Royalwood Estates Mobile Home Park resident Victor Huff, left, speaks to Lynnwood City Council President George Hurst, center, about his concerns with the mobile home park rent being raised on Tuesday, March 5, 2024 in Lynnwood, Washington. (Olivia Vanni / The Herald)

One reason Patsy Gilbert loves living in Royalwood is because she has two brothers and two cousins also living there. She checks on them at least once a week and they go out to breakfast every Sunday.

Now she worries about her younger brother, who’s on a limited income and worries about future increases.

“He goes: ‘I don’t know what I’m going to do. I can’t afford it.’”

Correction: A previous version of this article misstated how far House Bill 2114 made it in the state Legislature.

Aina de Lapparent Alvarez: 425-339-3449; aina.alvarez@heraldnet.com; Twitter: @Ainadla.

Talk to us

> Give us your news tips.

> Send us a letter to the editor.

> More Herald contact information.

More in Local News

Kim Skarda points at her home on a map on Thursday, June 20, 2024 in Concrete, Washington. A community called Sauk River Estates has a very steep slope above it. There is a DNR-approved timber sale that boarders the estate properties, yet they were not consulted about the sale before approval. The community has already appealed the sale and has hired their own geologist to conduct a slope stability report at the site. (Annie Barker / The Herald)
Beneath steep slope, Concrete neighbors fear landslides from logging above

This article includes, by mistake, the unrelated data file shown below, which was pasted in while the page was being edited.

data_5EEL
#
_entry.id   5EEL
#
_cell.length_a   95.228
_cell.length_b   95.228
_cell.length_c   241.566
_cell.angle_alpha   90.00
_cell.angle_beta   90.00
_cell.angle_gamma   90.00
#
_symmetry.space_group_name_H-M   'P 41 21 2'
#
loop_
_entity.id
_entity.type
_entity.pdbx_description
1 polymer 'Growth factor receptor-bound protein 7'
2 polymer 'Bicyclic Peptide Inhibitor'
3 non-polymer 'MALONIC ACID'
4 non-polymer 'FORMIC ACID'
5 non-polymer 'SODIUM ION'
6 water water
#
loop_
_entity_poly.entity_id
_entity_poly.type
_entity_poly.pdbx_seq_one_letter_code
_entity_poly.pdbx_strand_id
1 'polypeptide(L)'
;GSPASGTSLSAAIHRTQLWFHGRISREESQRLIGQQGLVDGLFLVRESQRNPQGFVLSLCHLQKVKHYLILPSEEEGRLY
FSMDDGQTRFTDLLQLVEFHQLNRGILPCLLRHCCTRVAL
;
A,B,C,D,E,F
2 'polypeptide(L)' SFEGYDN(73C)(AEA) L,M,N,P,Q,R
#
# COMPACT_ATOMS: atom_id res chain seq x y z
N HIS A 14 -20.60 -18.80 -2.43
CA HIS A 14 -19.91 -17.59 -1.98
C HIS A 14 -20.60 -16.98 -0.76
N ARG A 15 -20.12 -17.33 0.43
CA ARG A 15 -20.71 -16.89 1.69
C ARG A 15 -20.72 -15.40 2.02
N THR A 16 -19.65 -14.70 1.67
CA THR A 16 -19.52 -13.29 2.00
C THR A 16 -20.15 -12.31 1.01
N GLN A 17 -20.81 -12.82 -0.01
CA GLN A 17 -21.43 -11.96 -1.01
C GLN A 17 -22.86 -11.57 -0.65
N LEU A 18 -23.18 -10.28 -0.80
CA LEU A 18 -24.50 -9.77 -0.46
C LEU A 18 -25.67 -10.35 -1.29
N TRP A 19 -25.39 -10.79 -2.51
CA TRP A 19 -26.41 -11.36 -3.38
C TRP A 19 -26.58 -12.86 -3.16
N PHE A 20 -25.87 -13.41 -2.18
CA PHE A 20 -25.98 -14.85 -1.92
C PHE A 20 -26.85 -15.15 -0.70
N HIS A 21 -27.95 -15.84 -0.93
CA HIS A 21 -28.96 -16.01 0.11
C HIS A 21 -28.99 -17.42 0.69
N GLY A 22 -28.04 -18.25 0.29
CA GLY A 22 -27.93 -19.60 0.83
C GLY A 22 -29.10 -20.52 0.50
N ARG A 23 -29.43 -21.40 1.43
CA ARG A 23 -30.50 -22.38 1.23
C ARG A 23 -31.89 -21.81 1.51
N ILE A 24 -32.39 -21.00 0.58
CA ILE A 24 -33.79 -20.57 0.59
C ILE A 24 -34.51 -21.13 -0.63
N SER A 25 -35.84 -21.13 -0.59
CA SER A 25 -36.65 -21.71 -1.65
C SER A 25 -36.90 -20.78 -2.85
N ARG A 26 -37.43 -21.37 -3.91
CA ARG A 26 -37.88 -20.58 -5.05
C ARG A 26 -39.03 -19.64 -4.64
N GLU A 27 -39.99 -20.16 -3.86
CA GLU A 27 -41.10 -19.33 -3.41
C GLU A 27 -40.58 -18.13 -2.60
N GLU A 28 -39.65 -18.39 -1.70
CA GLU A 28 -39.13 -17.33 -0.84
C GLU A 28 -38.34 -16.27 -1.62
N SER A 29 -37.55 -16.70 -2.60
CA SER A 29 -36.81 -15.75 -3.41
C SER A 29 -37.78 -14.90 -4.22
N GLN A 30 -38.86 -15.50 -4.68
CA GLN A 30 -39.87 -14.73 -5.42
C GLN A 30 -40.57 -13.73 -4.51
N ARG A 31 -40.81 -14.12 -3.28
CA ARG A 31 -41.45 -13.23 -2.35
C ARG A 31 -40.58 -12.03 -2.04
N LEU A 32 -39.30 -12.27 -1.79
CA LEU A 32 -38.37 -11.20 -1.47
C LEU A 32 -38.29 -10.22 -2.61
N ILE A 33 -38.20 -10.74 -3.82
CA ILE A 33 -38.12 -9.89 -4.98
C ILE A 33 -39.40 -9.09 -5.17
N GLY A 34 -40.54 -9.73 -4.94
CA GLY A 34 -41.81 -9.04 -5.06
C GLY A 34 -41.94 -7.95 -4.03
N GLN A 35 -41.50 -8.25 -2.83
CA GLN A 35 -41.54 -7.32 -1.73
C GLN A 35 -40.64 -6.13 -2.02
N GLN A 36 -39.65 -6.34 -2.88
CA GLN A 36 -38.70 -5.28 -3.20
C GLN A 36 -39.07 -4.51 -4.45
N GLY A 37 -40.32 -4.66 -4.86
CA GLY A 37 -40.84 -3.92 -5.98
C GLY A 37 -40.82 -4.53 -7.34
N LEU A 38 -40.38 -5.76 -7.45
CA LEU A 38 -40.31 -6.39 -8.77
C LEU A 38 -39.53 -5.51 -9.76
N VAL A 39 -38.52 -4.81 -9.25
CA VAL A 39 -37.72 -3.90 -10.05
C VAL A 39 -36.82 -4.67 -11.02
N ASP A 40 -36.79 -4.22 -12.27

Nielsen Brothers plans to cut 54 acres of timber directly behind the community of 83 homes. Locals said they were never consulted.

Law enforcement respond to a person hit by a train near the Port of Everett Mount Baker Terminal on Thursday, June 27, 2024 in Mukilteo, Washington. (Annie Barker / The Herald)
2 killed in waterfront train crashes were near Mukilteo ‘quiet zone’

In June, two people were hit by trains on separate days near Mukilteo Boulevard. “These situations are incredibly tragic,” Everett’s mayor said.

Rob Plotnikoff takes a measurement as a part of the county's State of Our Waters survey at Tambark Creek in Bothell, Washington on Monday, July 1, 2024. (Annie Barker / The Herald)
Snohomish County stream team bushwhacks a path to healthier waterways

This summer, the crew of three will survey 40 sites for the State of Our Waters program. It’s science in locals’ backyards.

Logo for news use featuring the municipality of Mountlake Terrace in Snohomish County, Washington. 220118
4th suspect arrested after Mountlake Terrace home robbery